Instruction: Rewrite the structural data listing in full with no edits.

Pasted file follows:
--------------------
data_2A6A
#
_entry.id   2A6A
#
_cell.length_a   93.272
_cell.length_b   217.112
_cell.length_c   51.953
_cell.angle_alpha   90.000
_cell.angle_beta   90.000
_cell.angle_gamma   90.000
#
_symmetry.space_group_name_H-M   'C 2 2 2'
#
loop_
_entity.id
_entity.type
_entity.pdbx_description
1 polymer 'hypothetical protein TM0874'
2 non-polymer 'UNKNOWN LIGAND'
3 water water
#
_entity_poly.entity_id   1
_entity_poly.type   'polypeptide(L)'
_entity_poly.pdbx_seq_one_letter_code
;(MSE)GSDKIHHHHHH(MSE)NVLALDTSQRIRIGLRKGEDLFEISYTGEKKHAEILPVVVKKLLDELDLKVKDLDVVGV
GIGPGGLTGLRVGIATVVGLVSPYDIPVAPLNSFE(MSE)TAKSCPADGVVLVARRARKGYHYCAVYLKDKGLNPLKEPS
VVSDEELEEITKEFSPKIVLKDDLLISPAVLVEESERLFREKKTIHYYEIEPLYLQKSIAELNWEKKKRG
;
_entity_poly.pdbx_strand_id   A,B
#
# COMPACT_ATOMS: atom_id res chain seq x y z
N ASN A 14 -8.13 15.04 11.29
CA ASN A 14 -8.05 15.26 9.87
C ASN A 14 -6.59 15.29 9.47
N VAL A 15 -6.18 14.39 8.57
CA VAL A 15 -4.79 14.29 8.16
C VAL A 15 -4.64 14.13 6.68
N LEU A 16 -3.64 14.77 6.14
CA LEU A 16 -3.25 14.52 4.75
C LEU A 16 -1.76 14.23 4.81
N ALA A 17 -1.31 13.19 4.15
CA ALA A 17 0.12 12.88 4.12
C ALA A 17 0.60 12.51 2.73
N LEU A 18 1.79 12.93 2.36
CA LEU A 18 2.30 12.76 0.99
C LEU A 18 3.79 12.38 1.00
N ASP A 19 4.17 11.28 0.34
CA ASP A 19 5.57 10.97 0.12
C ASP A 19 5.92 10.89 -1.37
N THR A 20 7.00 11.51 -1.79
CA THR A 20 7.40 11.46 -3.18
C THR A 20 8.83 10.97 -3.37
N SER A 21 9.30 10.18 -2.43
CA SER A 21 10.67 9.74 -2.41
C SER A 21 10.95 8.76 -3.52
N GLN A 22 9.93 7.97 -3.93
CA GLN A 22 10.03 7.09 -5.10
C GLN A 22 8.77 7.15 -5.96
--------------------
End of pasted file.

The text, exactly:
data_2A6A
#
_entry.id   2A6A
#
_cell.length_a   93.272
_cell.length_b   217.112
_cell.length_c   51.953
_cell.angle_alpha   90.000
_cell.angle_beta   90.000
_cell.angle_gamma   90.000
#
_symmetry.space_group_name_H-M   'C 2 2 2'
#
loop_
_entity.id
_entity.type
_entity.pdbx_description
1 polymer 'hypothetical protein TM0874'
2 non-polymer 'UNKNOWN LIGAND'
3 water water
#
_entity_poly.entity_id   1
_entity_poly.type   'polypeptide(L)'
_entity_poly.pdbx_seq_one_letter_code
;(MSE)GSDKIHHHHHH(MSE)NVLALDTSQRIRIGLRKGEDLFEISYTGEKKHAEILPVVVKKLLDELDLKVKDLDVVGV
GIGPGGLTGLRVGIATVVGLVSPYDIPVAPLNSFE(MSE)TAKSCPADGVVLVARRARKGYHYCAVYLKDKGLNPLKEPS
VVSDEELEEITKEFSPKIVLKDDLLISPAVLVEESERLFREKKTIHYYEIEPLYLQKSIAELNWEKKKRG
;
_entity_poly.pdbx_strand_id   A,B
#
# COMPACT_ATOMS: atom_id res chain seq x y z
N ASN A 14 -8.13 15.04 11.29
CA ASN A 14 -8.05 15.26 9.87
C ASN A 14 -6.59 15.29 9.47
N VAL A 15 -6.18 14.39 8.57
CA VAL A 15 -4.79 14.29 8.16
C VAL A 15 -4.64 14.13 6.68
N LEU A 16 -3.64 14.77 6.14
CA LEU A 16 -3.25 14.52 4.75
C LEU A 16 -1.76 14.23 4.81
N ALA A 17 -1.31 13.19 4.15
CA ALA A 17 0.12 12.88 4.12
C ALA A 17 0.60 12.51 2.73
N LEU A 18 1.79 12.93 2.36
CA LEU A 18 2.30 12.76 0.99
C LEU A 18 3.79 12.38 1.00
N ASP A 19 4.17 11.28 0.34
CA ASP A 19 5.57 10.97 0.12
C ASP A 19 5.92 10.89 -1.37
N THR A 20 7.00 11.51 -1.79
CA THR A 20 7.40 11.46 -3.18
C THR A 20 8.83 10.97 -3.37
N SER A 21 9.30 10.18 -2.43
CA SER A 21 10.67 9.74 -2.41
C SER A 21 10.95 8.76 -3.52
N GLN A 22 9.93 7.97 -3.93
CA GLN A 22 10.03 7.09 -5.10
C GLN A 22 8.77 7.15 -5.96